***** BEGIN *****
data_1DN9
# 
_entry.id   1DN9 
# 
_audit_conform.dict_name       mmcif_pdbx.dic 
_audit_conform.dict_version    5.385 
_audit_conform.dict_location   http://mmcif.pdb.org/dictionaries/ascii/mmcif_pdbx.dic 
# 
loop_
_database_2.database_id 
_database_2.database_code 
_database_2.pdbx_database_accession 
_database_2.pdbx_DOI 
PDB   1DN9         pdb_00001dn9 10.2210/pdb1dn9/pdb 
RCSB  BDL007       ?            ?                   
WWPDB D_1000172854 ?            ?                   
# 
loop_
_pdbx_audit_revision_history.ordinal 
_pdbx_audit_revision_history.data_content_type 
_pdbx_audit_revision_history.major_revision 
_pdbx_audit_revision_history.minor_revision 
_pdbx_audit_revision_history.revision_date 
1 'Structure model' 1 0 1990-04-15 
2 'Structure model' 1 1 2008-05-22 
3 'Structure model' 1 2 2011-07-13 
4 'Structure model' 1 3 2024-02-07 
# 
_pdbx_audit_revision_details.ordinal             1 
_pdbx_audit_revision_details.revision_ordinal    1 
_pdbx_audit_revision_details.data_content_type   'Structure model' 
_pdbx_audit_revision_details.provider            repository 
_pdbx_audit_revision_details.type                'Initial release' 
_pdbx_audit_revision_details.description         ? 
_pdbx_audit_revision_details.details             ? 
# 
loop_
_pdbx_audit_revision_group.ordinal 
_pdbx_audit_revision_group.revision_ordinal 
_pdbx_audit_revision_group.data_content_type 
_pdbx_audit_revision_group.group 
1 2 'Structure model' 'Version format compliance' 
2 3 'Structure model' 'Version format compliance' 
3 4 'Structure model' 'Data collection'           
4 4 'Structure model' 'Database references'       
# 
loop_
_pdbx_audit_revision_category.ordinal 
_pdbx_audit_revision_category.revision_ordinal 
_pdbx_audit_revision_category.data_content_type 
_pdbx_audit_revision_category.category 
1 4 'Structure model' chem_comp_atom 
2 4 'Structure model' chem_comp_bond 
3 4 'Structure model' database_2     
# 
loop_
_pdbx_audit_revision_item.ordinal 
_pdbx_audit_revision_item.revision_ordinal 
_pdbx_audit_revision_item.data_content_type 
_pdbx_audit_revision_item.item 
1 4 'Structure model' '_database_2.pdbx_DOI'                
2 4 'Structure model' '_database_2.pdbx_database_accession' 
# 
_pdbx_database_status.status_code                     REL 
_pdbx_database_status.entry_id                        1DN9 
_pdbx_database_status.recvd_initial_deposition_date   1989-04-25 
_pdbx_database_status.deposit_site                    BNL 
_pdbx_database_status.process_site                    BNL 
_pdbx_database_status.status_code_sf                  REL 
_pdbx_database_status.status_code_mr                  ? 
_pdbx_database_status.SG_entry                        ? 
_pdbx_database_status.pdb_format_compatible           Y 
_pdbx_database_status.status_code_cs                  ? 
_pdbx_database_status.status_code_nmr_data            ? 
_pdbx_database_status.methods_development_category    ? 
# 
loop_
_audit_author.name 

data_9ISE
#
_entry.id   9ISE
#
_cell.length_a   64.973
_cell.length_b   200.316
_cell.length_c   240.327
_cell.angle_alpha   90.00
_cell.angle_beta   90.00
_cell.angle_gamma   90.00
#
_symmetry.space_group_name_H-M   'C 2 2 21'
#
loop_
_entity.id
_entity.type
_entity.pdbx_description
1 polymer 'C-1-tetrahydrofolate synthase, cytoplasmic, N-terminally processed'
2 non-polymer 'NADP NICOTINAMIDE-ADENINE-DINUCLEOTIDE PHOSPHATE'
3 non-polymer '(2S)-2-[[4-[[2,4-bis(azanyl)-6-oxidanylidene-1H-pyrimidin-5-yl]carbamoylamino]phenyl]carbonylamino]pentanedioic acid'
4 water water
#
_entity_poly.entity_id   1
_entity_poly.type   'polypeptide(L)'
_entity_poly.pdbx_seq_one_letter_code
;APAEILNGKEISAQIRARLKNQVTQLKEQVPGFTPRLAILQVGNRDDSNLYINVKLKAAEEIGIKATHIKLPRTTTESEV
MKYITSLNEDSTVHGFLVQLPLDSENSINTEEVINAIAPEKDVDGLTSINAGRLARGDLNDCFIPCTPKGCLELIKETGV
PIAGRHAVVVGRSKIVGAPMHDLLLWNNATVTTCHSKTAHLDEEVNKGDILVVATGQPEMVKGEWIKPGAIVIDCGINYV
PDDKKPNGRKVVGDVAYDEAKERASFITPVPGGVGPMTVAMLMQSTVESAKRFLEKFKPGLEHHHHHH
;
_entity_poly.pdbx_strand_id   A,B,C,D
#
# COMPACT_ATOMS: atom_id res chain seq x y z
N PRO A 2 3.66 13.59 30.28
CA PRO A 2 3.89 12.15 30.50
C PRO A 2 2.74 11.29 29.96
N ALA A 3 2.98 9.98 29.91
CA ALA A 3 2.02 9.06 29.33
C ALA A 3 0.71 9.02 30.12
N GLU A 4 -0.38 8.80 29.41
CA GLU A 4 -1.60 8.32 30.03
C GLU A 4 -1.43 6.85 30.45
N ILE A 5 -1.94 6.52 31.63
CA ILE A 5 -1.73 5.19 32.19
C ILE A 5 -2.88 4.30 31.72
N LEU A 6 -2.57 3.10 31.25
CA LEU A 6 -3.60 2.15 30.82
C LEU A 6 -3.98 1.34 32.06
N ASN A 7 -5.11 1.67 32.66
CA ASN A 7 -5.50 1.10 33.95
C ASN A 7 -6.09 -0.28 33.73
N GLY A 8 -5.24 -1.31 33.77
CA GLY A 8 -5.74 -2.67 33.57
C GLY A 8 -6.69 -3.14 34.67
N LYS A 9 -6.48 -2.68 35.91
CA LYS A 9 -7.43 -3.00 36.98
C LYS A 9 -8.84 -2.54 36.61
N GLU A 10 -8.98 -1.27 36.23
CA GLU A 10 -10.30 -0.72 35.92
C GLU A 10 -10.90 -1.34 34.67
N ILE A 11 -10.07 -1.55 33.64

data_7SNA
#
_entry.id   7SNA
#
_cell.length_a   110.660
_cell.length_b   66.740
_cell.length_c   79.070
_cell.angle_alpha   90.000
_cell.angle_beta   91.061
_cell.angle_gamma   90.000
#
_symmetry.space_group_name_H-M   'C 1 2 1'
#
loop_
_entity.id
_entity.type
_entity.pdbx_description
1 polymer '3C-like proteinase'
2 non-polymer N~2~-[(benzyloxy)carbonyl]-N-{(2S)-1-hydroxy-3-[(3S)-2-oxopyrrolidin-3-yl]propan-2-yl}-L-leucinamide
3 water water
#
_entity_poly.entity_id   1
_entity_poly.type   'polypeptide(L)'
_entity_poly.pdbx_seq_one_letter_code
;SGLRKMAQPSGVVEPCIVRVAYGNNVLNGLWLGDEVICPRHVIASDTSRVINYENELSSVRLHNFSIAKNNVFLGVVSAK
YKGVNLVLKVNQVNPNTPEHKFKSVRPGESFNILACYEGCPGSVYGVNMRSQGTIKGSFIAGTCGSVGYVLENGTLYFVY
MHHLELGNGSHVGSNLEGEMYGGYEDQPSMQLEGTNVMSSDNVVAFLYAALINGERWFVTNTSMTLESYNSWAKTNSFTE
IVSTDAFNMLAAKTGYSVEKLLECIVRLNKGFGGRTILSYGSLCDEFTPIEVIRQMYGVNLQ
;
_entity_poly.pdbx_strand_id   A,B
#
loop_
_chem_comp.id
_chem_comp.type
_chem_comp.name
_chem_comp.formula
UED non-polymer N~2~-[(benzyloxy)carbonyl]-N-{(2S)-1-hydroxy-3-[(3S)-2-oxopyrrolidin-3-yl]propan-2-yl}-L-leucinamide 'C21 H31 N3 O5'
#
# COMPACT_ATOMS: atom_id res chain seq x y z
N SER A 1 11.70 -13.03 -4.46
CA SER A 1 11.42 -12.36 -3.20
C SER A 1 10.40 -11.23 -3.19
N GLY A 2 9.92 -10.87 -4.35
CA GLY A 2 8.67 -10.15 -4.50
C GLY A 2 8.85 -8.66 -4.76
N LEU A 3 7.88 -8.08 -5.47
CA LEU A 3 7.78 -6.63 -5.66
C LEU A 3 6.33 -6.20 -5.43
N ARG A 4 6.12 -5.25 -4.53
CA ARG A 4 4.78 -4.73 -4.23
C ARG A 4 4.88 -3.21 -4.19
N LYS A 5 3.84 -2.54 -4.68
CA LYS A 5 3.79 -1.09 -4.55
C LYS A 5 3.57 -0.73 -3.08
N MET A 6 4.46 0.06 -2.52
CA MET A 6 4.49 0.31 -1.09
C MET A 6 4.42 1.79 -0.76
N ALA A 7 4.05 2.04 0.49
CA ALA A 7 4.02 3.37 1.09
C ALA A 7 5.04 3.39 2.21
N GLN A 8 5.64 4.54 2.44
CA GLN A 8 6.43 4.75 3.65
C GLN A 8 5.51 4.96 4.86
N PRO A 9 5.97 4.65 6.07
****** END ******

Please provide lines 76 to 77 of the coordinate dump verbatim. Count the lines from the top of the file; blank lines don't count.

# 
loop_